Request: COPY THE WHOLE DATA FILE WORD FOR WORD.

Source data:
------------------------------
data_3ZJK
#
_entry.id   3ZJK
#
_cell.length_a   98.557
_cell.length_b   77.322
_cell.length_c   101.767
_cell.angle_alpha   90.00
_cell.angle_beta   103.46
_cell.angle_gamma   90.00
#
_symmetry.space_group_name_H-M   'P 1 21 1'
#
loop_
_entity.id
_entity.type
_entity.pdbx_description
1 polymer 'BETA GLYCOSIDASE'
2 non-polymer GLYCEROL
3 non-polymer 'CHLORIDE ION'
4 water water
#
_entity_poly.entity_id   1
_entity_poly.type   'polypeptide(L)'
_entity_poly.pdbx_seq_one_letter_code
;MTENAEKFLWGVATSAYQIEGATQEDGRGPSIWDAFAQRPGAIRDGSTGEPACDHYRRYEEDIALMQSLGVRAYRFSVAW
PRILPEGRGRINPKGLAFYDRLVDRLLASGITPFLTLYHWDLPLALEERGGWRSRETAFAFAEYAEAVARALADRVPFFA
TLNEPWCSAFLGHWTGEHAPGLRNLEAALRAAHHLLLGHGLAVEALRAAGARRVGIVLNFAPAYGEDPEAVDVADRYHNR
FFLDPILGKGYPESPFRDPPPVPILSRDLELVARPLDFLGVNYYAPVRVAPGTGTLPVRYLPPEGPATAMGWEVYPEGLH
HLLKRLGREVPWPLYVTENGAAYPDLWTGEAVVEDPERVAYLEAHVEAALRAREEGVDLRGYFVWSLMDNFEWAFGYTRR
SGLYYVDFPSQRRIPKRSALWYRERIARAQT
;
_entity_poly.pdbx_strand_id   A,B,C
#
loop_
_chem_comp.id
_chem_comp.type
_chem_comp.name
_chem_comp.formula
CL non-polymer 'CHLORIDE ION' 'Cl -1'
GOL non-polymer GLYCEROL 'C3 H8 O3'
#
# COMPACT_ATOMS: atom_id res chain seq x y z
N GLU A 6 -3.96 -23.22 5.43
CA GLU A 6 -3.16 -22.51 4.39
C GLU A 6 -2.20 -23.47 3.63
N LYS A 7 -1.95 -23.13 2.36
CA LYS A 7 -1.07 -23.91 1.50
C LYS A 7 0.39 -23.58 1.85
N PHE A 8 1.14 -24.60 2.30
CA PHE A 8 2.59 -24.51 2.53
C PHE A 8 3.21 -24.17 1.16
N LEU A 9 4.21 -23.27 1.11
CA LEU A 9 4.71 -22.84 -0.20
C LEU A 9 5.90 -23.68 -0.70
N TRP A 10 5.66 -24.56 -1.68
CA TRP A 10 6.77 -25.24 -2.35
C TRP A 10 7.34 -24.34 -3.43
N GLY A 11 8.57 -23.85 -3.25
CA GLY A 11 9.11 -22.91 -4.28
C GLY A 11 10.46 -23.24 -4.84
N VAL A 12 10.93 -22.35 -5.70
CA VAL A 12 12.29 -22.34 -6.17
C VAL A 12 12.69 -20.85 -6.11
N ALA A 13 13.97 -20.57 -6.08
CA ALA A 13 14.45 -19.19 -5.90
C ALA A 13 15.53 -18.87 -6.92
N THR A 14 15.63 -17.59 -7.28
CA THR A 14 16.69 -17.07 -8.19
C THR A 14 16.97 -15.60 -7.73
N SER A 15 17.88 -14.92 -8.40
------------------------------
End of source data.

data_3ZJK
#
_entry.id   3ZJK
#
_cell.length_a   98.557
_cell.length_b   77.322
_cell.length_c   101.767
_cell.angle_alpha   90.00
_cell.angle_beta   103.46
_cell.angle_gamma   90.00
#
_symmetry.space_group_name_H-M   'P 1 21 1'
#
loop_
_entity.id
_entity.type
_entity.pdbx_description
1 polymer 'BETA GLYCOSIDASE'
2 non-polymer GLYCEROL
3 non-polymer 'CHLORIDE ION'
4 water water
#
_entity_poly.entity_id   1
_entity_poly.type   'polypeptide(L)'
_entity_poly.pdbx_seq_one_letter_code
;MTENAEKFLWGVATSAYQIEGATQEDGRGPSIWDAFAQRPGAIRDGSTGEPACDHYRRYEEDIALMQSLGVRAYRFSVAW
PRILPEGRGRINPKGLAFYDRLVDRLLASGITPFLTLYHWDLPLALEERGGWRSRETAFAFAEYAEAVARALADRVPFFA
TLNEPWCSAFLGHWTGEHAPGLRNLEAALRAAHHLLLGHGLAVEALRAAGARRVGIVLNFAPAYGEDPEAVDVADRYHNR
FFLDPILGKGYPESPFRDPPPVPILSRDLELVARPLDFLGVNYYAPVRVAPGTGTLPVRYLPPEGPATAMGWEVYPEGLH
HLLKRLGREVPWPLYVTENGAAYPDLWTGEAVVEDPERVAYLEAHVEAALRAREEGVDLRGYFVWSLMDNFEWAFGYTRR
SGLYYVDFPSQRRIPKRSALWYRERIARAQT
;
_entity_poly.pdbx_strand_id   A,B,C
#
loop_
_chem_comp.id
_chem_comp.type
_chem_comp.name
_chem_comp.formula
CL non-polymer 'CHLORIDE ION' 'Cl -1'
GOL non-polymer GLYCEROL 'C3 H8 O3'
#
# COMPACT_ATOMS: atom_id res chain seq x y z
N GLU A 6 -3.96 -23.22 5.43
CA GLU A 6 -3.16 -22.51 4.39
C GLU A 6 -2.20 -23.47 3.63
N LYS A 7 -1.95 -23.13 2.36
CA LYS A 7 -1.07 -23.91 1.50
C LYS A 7 0.39 -23.58 1.85
N PHE A 8 1.14 -24.60 2.30
CA PHE A 8 2.59 -24.51 2.53
C PHE A 8 3.21 -24.17 1.16
N LEU A 9 4.21 -23.27 1.11
CA LEU A 9 4.71 -22.84 -0.20
C LEU A 9 5.90 -23.68 -0.70
N TRP A 10 5.66 -24.56 -1.68
CA TRP A 10 6.77 -25.24 -2.35
C TRP A 10 7.34 -24.34 -3.43
N GLY A 11 8.57 -23.85 -3.25
CA GLY A 11 9.11 -22.91 -4.28
C GLY A 11 10.46 -23.24 -4.84
N VAL A 12 10.93 -22.35 -5.70
CA VAL A 12 12.29 -22.34 -6.17
C VAL A 12 12.69 -20.85 -6.11
N ALA A 13 13.97 -20.57 -6.08
CA ALA A 13 14.45 -19.19 -5.90
C ALA A 13 15.53 -18.87 -6.92
N THR A 14 15.63 -17.59 -7.28
CA THR A 14 16.69 -17.07 -8.19
C THR A 14 16.97 -15.60 -7.73
N SER A 15 17.88 -14.92 -8.40